WATCH: Emotions are running high at Nanaimo’s tent city after RCMP moved in on Tuesday to take down a fence that was blocking access. Activists say as many as 100 homeless people have been calling the downtown site home since it set up last Thursday but death threats and fear over security in the downtown has people there on edge now.
A group of people who are homeless built a human fence Tuesday at the downtown Nanaimo site they’ve claimed as their own.
They were to let RCMP in to take out fence panels that have until now have been blocking authorities access to the growing tent city.
“We have strength in numbers,” activist Mercedes Courtoreille told the crowd.
Soon after the human fence was created, the arrests started. Some at Nanaimo’s tent city say the fence is their only protection from growing anger in the community that has spiralled now to death threats being levelled at the group.
“We get treated like garbage bags on the street,” said homeless man Joe Fields.
“Death threats, all kinds of death threats on Facebook and stuff for being here,” said homeless man Mike Pindar, adding that some of the threats mention firebombs or molotov cocktails.
“We’re just letting these guys know if they take that gate, off they’re putting us all in direct risk,” said Pindar.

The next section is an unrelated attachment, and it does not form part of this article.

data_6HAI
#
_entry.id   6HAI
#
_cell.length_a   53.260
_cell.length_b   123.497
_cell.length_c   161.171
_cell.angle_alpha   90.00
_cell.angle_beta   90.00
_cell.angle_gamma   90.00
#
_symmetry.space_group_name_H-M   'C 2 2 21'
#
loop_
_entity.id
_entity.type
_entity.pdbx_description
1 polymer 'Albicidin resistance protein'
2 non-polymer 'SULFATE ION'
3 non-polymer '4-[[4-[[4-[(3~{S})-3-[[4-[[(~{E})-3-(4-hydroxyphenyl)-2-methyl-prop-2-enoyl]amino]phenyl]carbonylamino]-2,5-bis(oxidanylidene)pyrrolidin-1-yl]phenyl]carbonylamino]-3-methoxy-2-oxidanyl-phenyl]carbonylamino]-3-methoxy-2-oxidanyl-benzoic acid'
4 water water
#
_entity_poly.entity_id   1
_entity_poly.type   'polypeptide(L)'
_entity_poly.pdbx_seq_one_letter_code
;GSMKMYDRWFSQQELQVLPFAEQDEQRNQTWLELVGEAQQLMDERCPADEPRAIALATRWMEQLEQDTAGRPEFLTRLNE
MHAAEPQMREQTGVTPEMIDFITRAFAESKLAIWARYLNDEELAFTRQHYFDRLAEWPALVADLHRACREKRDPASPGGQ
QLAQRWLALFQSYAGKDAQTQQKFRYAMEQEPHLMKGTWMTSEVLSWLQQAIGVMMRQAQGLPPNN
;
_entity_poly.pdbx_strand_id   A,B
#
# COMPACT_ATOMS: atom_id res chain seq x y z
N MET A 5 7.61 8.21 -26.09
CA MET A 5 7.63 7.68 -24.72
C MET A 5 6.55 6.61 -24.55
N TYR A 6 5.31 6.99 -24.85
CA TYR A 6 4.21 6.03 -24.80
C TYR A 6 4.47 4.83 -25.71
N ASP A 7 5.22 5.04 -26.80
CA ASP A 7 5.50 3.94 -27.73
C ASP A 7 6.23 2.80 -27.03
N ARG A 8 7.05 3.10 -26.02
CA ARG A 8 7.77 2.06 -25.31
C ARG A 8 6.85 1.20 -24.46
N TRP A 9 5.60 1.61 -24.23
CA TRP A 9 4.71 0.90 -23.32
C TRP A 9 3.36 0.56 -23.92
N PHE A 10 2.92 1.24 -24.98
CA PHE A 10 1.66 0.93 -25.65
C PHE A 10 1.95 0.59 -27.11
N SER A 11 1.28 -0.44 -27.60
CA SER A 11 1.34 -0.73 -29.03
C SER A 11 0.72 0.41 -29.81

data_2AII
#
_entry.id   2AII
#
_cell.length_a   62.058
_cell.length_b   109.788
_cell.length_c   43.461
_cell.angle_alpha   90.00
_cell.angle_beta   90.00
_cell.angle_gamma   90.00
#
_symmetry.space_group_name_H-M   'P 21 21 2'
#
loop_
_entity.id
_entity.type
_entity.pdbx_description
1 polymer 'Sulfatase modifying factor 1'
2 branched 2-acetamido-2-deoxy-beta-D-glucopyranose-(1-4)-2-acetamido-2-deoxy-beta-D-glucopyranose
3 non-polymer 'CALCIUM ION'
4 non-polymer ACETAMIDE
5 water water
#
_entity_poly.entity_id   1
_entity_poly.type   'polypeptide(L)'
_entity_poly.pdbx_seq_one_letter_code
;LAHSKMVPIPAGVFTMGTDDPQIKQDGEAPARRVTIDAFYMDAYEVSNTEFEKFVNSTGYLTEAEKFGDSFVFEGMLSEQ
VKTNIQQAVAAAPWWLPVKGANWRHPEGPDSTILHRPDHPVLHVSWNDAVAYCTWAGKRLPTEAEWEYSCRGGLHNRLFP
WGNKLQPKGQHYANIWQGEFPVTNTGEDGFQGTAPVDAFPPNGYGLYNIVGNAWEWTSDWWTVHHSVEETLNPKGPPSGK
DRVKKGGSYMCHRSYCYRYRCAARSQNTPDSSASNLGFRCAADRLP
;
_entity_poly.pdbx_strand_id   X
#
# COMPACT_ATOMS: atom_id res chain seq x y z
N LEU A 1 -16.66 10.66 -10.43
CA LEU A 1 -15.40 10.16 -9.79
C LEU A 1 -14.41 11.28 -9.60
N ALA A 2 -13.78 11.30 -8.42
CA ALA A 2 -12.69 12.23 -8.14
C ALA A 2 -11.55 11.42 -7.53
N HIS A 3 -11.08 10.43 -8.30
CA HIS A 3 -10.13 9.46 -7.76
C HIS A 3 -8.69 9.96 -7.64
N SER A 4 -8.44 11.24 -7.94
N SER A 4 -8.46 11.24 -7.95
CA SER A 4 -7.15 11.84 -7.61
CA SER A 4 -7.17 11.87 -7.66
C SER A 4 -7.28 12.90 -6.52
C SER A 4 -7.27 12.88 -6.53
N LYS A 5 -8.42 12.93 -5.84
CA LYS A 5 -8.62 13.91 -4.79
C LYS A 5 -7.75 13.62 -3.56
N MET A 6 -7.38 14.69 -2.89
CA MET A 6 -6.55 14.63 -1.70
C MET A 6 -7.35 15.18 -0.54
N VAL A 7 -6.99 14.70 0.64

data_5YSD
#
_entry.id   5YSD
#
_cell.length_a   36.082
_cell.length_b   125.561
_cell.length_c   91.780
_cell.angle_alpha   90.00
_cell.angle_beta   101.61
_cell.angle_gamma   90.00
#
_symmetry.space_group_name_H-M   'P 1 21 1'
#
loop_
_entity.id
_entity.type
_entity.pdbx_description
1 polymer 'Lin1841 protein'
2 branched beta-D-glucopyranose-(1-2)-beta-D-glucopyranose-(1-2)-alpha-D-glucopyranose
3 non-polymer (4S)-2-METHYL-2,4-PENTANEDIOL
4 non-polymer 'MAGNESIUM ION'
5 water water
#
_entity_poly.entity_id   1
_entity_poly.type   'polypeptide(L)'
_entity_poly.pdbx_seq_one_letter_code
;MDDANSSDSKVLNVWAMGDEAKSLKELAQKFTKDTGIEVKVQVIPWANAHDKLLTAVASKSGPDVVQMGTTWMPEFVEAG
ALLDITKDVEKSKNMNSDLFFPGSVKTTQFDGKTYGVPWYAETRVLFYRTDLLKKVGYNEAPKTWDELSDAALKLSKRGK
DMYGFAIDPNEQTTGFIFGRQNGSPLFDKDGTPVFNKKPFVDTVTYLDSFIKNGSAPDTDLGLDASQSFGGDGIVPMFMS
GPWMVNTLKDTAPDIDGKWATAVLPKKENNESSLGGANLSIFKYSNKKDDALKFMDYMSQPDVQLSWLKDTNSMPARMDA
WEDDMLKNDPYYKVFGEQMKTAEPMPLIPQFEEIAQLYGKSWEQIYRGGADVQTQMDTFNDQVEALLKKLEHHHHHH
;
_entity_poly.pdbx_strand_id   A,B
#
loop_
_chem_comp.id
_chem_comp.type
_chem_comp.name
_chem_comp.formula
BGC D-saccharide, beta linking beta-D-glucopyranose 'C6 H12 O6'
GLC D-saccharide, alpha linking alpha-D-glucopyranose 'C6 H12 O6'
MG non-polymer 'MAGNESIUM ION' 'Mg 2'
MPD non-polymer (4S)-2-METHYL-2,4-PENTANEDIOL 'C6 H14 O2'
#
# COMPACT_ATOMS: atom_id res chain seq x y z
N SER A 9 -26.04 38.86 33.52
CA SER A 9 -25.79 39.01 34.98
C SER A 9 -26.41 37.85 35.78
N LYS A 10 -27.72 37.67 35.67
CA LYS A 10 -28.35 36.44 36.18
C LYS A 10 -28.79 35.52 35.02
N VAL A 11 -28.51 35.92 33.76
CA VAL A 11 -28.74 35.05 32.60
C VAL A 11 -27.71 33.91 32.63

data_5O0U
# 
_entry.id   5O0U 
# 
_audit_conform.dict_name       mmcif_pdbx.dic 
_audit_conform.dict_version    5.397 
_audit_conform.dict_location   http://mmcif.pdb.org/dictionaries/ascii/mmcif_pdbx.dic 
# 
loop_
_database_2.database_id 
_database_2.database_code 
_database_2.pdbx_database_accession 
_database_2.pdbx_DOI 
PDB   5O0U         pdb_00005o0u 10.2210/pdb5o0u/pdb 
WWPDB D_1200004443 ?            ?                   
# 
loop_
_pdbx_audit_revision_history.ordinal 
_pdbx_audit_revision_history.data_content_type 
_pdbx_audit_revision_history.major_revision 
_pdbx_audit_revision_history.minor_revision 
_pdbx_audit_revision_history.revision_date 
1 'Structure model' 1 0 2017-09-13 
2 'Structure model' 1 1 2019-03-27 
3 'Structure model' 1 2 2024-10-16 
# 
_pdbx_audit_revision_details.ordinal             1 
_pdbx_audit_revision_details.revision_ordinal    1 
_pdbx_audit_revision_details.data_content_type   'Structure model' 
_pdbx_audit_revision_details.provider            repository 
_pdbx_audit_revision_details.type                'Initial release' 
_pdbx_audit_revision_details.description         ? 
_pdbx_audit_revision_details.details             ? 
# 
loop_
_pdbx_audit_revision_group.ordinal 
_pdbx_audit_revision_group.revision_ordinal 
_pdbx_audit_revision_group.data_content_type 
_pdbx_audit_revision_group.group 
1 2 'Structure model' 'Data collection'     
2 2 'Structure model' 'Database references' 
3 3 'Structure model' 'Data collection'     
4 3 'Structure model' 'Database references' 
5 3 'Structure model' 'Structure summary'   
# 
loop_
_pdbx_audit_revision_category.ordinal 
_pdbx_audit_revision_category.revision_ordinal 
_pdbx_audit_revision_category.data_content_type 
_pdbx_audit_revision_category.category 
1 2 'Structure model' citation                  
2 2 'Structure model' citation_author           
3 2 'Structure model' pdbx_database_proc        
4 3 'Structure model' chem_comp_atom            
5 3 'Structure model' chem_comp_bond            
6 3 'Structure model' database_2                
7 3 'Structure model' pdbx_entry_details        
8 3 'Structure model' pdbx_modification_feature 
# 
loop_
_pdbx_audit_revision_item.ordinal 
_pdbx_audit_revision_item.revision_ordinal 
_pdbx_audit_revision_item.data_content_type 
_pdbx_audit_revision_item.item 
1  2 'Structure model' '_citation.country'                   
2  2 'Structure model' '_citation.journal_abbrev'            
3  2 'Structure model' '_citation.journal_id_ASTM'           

The fight didn’t stop workers from dismantling the gates that the camp’s members acknowledge stopped RCMP entry in the middle of the night for several nights in a row.
“That’s a safety issue,” said Nanaimo Coun. Good Fuller.
“Because of the brush in here; as it gets hotter, the risk of fire gets bigger and bigger.”
The homeless and activists supporting them insistent the danger of removing the fence is greater than the fire risk.
“There’s multiple threats to burn the camp down,” said Courtoreille.
“There are threats of bringing the paintball guns in and shooting everybody with paintball guns. There was somebody who called for a culling.”
CHEK News couldn’t verify the threats but Nanaimo RCMP say if a complaint is made, they will investigate.
“We’re not going anywhere,” said Pindar.
“As long as these people stay inside these gates we’re not going anywhere.”
Fuller says officials are now taking a wait-and-see approach to deal with the tent city, but after Tuesday’s ordeal to gain access, it’s unclear how long that plan will work.